One outgrowth of the late 20th-century quilt revival was a booming trade in antique quilts and a subsequent consumer market for new quilts. As prices rose for both antique quilts and for new quilts made by American quiltmakers in cottage industries, textile manufacturers identified a new potential market: quilts based on historic American patterns, with low price points due to Chinese factory production.
In the late 1980s and early 1990s these businesses flourished; American consumers bought millions of foreign factory-made quilts from mail order catalogues and department stores. The American Folk Art Museum licensed some of its historic quilts, including an iconic Amish design, to be made overseas. And most controversially, the Smithsonian Institution contracted with the largest offshore manufacturer of quilts to reproduce several of its most-loved quilts, including the Harriet Powers Bible Quilt and one featuring the Great Seal of the United States.
Many consumers loved the ability to buy what they understood as traditional American quilts in “authentic” designs for several hundred dollars, rather than for thousands. But despite the booming sales for these reproduction quilts, many quilt enthusiasts protested the Smithsonian’s decision, in part, because they worried these offshore reproductions would devalue all American quilts. They also expressed concern that future generations may not identify these quilts as Chinese factory-made knock-offs, but mistake them for authentic, historic American quilts.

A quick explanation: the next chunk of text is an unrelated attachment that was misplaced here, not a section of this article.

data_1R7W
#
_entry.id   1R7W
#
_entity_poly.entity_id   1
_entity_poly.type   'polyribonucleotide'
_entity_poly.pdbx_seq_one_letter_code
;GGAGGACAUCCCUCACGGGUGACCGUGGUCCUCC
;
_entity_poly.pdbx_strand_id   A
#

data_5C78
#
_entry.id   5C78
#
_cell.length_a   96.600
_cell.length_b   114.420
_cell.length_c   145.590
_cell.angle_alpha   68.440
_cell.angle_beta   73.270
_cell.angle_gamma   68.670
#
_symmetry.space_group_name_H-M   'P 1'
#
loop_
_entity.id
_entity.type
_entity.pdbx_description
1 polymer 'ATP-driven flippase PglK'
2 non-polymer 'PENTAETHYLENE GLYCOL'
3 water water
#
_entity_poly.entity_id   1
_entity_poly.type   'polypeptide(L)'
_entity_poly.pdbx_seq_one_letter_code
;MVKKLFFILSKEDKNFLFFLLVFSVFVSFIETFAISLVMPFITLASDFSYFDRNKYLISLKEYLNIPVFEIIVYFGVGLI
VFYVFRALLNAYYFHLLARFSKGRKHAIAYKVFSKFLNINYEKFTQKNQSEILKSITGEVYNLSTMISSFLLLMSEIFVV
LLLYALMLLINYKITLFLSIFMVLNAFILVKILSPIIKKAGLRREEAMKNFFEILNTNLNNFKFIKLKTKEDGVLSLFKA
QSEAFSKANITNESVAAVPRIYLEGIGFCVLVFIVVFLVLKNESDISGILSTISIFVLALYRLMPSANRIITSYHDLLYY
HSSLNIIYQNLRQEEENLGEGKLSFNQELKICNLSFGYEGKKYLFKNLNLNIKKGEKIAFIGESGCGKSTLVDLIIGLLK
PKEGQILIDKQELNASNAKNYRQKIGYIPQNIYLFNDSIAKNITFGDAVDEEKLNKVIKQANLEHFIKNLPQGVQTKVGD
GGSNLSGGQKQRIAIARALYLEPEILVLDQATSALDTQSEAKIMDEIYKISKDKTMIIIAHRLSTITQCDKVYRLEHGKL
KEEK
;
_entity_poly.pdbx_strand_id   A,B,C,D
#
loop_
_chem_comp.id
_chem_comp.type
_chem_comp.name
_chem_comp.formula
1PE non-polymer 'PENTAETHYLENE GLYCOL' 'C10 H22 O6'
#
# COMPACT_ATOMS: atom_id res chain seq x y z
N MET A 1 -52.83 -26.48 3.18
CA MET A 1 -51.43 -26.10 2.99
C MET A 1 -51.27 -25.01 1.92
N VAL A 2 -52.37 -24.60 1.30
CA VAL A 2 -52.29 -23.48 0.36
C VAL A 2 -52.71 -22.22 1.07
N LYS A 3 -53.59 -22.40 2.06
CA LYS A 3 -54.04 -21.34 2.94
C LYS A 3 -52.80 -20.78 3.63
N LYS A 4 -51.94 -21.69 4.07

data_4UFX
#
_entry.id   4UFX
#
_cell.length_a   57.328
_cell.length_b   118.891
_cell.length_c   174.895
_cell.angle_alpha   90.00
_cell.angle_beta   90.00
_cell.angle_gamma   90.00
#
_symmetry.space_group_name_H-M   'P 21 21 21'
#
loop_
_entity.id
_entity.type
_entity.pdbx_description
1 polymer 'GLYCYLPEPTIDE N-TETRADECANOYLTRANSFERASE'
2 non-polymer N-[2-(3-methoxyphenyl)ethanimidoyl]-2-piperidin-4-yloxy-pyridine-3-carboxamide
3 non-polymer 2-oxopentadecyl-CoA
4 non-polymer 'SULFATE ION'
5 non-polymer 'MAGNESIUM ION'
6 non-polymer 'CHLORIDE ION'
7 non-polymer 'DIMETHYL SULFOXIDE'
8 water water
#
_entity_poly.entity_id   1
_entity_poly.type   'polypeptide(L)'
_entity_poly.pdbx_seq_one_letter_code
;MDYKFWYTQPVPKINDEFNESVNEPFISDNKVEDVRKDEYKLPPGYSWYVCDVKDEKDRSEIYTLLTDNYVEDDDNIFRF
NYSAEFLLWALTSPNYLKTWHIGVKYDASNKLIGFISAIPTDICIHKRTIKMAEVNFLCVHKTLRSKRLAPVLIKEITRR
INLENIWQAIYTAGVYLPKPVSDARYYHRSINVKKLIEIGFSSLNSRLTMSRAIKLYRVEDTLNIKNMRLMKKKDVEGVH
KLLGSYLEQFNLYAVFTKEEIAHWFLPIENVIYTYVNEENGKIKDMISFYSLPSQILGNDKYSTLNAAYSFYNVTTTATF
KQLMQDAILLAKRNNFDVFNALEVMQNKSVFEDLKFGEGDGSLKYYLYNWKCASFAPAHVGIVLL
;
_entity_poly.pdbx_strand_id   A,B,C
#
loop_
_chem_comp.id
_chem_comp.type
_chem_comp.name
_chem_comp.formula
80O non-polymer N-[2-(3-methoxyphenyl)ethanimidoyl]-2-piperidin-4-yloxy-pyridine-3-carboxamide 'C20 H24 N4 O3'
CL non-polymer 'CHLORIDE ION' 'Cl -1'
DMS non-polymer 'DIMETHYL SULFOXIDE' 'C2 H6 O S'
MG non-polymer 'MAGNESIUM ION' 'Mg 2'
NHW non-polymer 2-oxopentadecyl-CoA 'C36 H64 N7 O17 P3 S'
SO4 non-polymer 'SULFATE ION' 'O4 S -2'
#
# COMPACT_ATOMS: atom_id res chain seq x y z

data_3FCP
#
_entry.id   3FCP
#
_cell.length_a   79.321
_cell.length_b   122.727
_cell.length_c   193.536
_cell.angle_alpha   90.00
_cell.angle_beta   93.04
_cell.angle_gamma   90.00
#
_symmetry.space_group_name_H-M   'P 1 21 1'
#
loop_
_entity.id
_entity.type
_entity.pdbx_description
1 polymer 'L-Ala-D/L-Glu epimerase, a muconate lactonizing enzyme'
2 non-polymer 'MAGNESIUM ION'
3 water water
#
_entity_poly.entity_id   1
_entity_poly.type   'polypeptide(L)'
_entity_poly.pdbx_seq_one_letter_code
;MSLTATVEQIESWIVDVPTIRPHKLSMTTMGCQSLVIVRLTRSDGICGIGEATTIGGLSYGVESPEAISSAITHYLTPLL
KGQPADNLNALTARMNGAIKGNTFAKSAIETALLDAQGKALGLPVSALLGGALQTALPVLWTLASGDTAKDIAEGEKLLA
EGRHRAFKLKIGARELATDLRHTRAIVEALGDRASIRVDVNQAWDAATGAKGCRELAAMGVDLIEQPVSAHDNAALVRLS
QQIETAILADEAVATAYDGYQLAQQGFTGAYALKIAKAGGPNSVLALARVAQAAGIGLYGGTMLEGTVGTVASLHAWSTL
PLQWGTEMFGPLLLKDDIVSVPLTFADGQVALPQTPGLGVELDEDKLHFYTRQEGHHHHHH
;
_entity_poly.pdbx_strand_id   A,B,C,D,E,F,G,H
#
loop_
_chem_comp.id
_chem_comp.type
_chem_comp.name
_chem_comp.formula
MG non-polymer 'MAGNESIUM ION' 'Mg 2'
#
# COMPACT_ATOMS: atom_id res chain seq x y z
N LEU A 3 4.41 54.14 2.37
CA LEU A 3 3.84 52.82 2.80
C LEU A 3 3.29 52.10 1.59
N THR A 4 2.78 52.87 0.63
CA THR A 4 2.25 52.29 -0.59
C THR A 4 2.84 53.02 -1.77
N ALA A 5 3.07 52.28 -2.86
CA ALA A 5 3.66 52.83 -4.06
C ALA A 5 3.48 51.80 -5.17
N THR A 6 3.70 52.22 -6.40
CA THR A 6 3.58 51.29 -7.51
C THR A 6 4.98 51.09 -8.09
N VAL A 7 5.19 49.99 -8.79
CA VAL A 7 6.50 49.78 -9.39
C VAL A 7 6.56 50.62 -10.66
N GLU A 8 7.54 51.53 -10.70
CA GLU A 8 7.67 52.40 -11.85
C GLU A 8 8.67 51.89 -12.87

A key aspect of the protest was the Chinese ethnicity of the workers hand stitching these so-called American quilts. As Ohio Congressman Ralph Regula asked: “How can the Chinese reproduce an American quilt? The answer is they cannot and should not.”1
Eventually, the lobbying efforts of quilt enthusiasts who cancelled Smithsonian memberships, picketed on the National Mall, signed petitions, and testified in Congress forced the Smithsonian to cancel its contract. The Smithsonian agreed to contract with two domestic cooperatives—Cabin Creek Quilters in Appalachia and Missouri Breaks in the Lakota Sioux reservation—to produce quilts for the consumer market. The Smithsonian also agreed to host more public programming centered on its quilt collection, including the research forum, “What’s American about American Quilts?”
1. Ralph Regula to Robert McCormick Adams, March 19, 1992, Smithsonian National Museum of American History, Textiles Archives.